A cold dessert is the perfect antidote to the late-summer heat. Mangoes can satisfy your sweet tooth while packing in fiber and important nutrients such as vitamins A and C, which together boost immunity, improve heart health and reduce your risk for many chronic diseases. And switching from ice cream to sorbet is a great way to reduce saturated fat and cholesterol. This recipe skips the refined sugars found in most commercial sorbets, so you can feel good about every ingredient. Mango sorbet is also perfect for vegans, those with a dairy allergy or sensitivity, or those keeping a gluten-free diet. Best of all, this refreshing and healthful sorbet has a difficulty factor of zero. Frozen mango chunks are cheaper than fresh mangoes, plus they save time in that they have already been diced. With just three ingredients and a mini-food processor (or blender), anyone can enjoy a naturally sweetened version of sorbet.

Did you know?

● One serving of mango offers an excellent source of Vitamin C, a powerful antioxidant that strengthens immunity and wound healing. Plus, Vitamin C strengthens artery walls, helps improve cholesterol and lowers blood pressure and your chance of stroke.

● Mangoes contain a high dose of Vitamin A to boost your immunity and help fight off infections. Vitamin A is also important for vision, bone growth, healthy skin and reproduction.

● Mangoes contain heart-healthy fiber and potassium.

All about agave

● Agave nectar syrup is a vegan, natural sweetener that comes from the agave plant. It is a plant-based food that is not refined like granulated sugar or corn syrup and is also not considered an artificial sweetener.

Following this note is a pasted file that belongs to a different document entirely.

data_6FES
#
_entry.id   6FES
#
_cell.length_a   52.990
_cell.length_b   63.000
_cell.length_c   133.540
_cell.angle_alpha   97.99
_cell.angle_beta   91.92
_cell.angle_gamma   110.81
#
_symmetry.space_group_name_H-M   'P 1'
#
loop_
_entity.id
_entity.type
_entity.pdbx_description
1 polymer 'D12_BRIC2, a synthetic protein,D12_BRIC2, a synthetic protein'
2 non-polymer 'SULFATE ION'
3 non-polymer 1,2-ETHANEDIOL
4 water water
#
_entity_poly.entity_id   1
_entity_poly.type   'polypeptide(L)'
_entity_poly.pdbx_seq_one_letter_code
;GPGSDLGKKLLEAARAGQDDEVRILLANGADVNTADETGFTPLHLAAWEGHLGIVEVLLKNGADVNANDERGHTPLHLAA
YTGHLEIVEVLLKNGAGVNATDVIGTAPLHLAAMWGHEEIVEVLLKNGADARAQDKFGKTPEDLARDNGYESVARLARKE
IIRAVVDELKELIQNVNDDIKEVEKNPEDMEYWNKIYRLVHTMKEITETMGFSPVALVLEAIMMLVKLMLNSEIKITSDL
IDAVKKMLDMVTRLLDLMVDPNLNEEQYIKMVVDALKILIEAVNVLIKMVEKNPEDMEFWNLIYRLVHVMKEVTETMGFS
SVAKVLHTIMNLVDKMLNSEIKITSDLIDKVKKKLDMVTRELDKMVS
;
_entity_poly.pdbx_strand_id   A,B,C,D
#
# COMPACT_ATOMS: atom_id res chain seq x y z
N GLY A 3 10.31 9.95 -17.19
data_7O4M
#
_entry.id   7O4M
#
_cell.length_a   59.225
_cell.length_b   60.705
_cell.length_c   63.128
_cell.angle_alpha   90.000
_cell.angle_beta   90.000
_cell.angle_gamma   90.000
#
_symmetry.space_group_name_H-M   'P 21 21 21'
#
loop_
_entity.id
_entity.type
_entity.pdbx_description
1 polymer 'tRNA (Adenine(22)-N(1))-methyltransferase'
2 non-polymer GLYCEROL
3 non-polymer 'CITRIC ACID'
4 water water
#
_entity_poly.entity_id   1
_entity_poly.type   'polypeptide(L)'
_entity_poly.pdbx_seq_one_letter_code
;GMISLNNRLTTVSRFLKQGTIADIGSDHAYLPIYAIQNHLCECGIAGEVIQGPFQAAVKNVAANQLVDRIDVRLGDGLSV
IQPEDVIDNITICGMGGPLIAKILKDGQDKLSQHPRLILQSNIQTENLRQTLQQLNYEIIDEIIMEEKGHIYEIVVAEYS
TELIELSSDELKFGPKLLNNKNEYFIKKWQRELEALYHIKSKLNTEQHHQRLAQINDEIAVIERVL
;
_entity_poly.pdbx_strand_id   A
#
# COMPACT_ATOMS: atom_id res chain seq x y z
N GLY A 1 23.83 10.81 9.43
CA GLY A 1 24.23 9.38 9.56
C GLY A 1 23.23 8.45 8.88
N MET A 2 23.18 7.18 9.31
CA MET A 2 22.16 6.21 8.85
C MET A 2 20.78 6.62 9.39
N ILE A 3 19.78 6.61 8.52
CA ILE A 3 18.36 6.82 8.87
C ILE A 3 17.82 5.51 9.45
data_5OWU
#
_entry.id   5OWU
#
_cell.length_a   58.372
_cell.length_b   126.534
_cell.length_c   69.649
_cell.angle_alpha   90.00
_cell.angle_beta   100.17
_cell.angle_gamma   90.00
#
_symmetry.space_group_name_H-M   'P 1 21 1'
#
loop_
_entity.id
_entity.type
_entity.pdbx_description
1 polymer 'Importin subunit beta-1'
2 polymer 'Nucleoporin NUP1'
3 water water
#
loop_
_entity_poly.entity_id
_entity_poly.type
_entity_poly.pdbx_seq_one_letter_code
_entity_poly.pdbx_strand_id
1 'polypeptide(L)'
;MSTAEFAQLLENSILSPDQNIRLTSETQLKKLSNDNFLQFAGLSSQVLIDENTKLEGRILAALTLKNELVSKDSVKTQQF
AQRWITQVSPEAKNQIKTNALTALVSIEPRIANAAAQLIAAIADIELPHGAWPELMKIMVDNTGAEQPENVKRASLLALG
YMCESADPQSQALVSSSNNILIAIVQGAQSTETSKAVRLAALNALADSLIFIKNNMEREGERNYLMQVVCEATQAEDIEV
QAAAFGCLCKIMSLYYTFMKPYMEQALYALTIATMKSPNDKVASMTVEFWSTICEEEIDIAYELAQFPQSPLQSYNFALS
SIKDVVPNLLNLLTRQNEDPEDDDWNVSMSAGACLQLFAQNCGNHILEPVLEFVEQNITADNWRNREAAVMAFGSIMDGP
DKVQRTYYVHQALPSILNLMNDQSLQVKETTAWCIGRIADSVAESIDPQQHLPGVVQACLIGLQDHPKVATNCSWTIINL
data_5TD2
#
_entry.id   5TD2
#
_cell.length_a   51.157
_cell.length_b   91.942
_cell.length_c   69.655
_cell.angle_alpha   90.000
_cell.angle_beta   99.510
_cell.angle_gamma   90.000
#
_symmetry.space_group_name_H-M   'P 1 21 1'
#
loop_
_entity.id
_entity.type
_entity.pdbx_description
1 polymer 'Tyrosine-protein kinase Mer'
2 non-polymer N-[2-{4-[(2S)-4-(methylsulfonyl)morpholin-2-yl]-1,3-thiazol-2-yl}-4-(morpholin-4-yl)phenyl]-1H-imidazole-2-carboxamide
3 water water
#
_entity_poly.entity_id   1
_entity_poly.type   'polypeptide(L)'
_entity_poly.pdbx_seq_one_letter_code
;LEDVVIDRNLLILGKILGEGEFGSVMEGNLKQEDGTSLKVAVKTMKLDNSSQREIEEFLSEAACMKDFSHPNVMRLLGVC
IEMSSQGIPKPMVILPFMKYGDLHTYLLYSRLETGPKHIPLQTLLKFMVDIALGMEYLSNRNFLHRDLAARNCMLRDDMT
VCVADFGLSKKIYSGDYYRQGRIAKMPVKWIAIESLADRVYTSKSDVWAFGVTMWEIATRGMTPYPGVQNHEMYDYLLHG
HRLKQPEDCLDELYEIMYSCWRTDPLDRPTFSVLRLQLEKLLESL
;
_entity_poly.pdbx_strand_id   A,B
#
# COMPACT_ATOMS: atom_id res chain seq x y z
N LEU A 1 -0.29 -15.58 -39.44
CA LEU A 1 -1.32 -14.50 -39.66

Mango sorbet (Kendra Nichols/THE WASHINGTON POST)

● Agave has a naturally sweet flavor and is well known for having a low glycemic index. This means it raises blood sugars more slowly than sugar, honey, brown sugar or corn syrup. It still does contain sugar and calories, so it is best to use in moderation. One tablespoon contains 60 calories and 16 grams of sugar.

● Because agave syrup is sweeter than regular sugar, you can often use less of it for the same effect.

Gordon, a master certified health education specialist, is the creator of Eating by Elaine and director of health management solutions at LiveHealthier.

Find more healthful recipes at washingtonpost.com/recipes.

Mango sorbet

Serves: 1


1 cup frozen mango chunks

1 tablespoon light agave syrup

1 tablespoon fresh orange juice


(Total prep time is less than five minutes)

1. Place all ingredients in mini-food processor or blender and pulse until smooth

2. Scoop mixture into bowl and serve immediately

Optional: Top it off with fresh mango slices, fresh mint or berries for garnish.